Development and Religion: Theology and Practice
Religious belief is a common human characteristic with eighty percent of the world's population professing religious faith. Observable in all societies, religious belief is pervasive, profound, persuasive and persistent. The premise of this book is that despite this, religion has long been ignored within mainstream development paradigms and by development practitioners (both locally and at the international level) resulting in sub-optimal development outcomes. Matthew Clarke argues that each religion offers useful insights into various issues concerning development that should be considered by donors, NGOs, and others seeking to improve the lives of the poor.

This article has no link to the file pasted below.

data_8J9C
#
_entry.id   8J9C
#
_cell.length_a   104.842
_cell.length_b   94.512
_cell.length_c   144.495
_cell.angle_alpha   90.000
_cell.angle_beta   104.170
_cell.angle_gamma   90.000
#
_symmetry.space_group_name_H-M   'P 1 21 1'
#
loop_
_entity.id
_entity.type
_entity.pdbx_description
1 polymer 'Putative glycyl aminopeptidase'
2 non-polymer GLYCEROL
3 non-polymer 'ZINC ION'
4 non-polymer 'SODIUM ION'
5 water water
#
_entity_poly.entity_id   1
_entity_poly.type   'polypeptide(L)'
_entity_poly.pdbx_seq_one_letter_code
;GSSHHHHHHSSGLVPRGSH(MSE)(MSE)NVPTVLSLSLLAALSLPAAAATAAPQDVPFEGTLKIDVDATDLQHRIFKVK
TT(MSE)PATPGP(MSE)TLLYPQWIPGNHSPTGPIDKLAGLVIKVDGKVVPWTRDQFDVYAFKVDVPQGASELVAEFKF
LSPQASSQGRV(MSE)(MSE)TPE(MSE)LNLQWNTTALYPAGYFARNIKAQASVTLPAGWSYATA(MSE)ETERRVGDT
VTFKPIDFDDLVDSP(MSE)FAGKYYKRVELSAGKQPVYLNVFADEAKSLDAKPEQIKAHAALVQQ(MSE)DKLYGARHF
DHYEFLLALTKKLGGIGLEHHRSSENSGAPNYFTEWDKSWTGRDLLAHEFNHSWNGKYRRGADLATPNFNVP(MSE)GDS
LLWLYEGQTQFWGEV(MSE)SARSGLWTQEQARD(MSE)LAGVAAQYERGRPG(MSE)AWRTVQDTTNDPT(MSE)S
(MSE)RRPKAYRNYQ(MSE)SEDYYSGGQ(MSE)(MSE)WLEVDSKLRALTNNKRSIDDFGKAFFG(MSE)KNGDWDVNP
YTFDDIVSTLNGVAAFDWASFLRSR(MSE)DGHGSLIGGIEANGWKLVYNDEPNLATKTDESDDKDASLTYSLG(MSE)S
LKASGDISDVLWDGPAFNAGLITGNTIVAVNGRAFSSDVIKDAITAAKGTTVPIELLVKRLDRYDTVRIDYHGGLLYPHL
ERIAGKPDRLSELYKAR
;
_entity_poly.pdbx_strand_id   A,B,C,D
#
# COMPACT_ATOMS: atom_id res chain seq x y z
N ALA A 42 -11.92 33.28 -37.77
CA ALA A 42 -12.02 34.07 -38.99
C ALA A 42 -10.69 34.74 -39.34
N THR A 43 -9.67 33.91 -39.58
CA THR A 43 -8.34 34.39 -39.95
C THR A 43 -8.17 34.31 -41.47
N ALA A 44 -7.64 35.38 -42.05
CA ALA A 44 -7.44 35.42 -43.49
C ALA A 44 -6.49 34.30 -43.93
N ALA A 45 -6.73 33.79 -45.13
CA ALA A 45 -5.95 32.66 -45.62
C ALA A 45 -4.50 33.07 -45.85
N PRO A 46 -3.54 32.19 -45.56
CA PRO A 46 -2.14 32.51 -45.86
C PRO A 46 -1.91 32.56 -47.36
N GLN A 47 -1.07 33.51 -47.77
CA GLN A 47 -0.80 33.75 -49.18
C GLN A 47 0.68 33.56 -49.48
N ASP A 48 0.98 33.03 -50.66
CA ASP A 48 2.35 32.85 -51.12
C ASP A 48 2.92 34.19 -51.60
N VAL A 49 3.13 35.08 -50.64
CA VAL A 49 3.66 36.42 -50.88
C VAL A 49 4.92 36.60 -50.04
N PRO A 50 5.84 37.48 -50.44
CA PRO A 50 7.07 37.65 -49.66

Undergraduates and postgraduate students of development studies, religious studies and theology will gratefully welcome this highly regarded book.
Contents: Foreword by Katherine Marshall; Preface; 1. The Religion - Development Nexus; 2. Hinduism - Dharma and Active Citizenship; 3. Buddhism - A Middle Way for Development; 4. Judaism - A Cry for Justice; 5. Christianity - Development as an Option for the Poor; 6. Islam: Equality and Action; 7. Conclusion; References; Index
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